I am not trying to represent what your argument is. I am trying to explain what your argument actually means and translate it into reality.
    Examine the above and tell me how I am wrong or mistaken about the factual observations.
    Is your set of morality really any different than the legal laws on the speed limit? Do you have any superior means than brute force and intimidation to make it "real" and "applicable" to others?


    This is where the Is/ought fallacy bites the subjectivist in the ass.

    Quote Originally Posted by WIKI
    The apparent gap between "is" statements and "ought" statements, when combined with Hume's fork, renders "ought" statements of dubious validity. Hume's fork is the idea that all items of knowledge are either based on logic and definitions, or else on observation. If the is–ought problem holds, then "ought" statements do not seem to be known in either of these two ways, and it would seem that there can be no moral knowledge. Moral skepticism and non-cognitivism work with such conclusions.

    Critics of religion have argued that the is–ought distinction threatens the validity of secular ethics, by, in the critics' view, rendering secular ethical systems subjective and arbitrary.[4]

    ---
    Quote Originally Posted by futureboy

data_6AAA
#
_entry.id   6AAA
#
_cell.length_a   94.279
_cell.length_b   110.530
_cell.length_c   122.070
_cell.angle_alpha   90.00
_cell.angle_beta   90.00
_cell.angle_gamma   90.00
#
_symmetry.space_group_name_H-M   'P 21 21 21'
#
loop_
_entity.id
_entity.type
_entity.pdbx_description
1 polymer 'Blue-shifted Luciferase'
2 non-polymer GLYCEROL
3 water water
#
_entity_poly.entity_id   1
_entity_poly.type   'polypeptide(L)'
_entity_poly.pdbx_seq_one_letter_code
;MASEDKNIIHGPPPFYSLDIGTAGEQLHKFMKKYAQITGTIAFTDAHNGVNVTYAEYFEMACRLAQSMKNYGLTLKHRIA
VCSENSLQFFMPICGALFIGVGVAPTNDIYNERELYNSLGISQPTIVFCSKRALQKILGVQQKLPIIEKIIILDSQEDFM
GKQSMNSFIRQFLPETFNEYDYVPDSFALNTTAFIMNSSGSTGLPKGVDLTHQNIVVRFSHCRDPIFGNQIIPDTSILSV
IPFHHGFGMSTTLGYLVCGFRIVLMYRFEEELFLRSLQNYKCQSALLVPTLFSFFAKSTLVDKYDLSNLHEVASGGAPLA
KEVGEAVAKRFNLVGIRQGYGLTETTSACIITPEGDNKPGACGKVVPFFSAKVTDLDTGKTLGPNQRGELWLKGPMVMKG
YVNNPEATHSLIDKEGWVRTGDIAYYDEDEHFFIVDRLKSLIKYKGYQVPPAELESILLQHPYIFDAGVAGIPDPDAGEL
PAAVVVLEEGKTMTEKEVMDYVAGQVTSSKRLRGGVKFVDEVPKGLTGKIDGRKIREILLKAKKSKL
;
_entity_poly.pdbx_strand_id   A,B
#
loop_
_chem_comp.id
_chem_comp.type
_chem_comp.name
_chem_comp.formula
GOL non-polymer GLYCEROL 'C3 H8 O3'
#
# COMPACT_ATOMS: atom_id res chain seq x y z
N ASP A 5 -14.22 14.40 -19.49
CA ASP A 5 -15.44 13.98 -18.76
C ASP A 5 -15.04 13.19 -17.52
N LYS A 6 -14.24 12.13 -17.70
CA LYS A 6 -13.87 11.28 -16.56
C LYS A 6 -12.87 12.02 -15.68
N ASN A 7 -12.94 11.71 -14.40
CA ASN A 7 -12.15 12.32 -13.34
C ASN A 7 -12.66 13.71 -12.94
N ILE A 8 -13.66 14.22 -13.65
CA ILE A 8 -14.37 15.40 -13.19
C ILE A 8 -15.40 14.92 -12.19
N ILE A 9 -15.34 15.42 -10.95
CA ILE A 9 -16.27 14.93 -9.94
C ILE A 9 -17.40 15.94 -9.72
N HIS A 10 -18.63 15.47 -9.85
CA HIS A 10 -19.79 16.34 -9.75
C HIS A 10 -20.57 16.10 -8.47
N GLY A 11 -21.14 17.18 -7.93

(what is that, btw?)
    My position is that just as there are physical laws that govern the universe, there are moral laws that govern how we ought to act. We have access to these laws, just as we have access to reason and light(senses). We have been designed by our creator to perceive and conceive of these laws, and we are ,like him, moral creatures and agents.

    So, in order to even be a moral agent, acting in accordance to moral obligations. Those obligations must actually exist outside of the mind (also referred to as imagination), and we must have access to them.

    So if one would disagree that rape and murder for fun is morally wrong, they are broken and wrong, morally handicapped.

    (don't be tempted to divert to discussing that).
    I apologize to anyone waiting on a response from me. I am experiencing a time warp, suddenly their are not enough hours in a day. As soon as I find a replacement part to my flux capacitor regulator, time should resume it's normal flow.

  7. #66
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    Re: Objective morality vs. subjective morality

    This is not really aimed at you mican, I'm just re-reading the thread and your the one to most directly address my argument.
    This is a recap of the state of the thread in relation to my arguments.

    To re-cap

    Quote Originally Posted by MT ORIGINAL ARGUMENT POST #2
    Argument A
    1) There are Objective Moral Truths.
    2) That moral truth is iether that there are objective moral laws, or that there are no objective moral laws.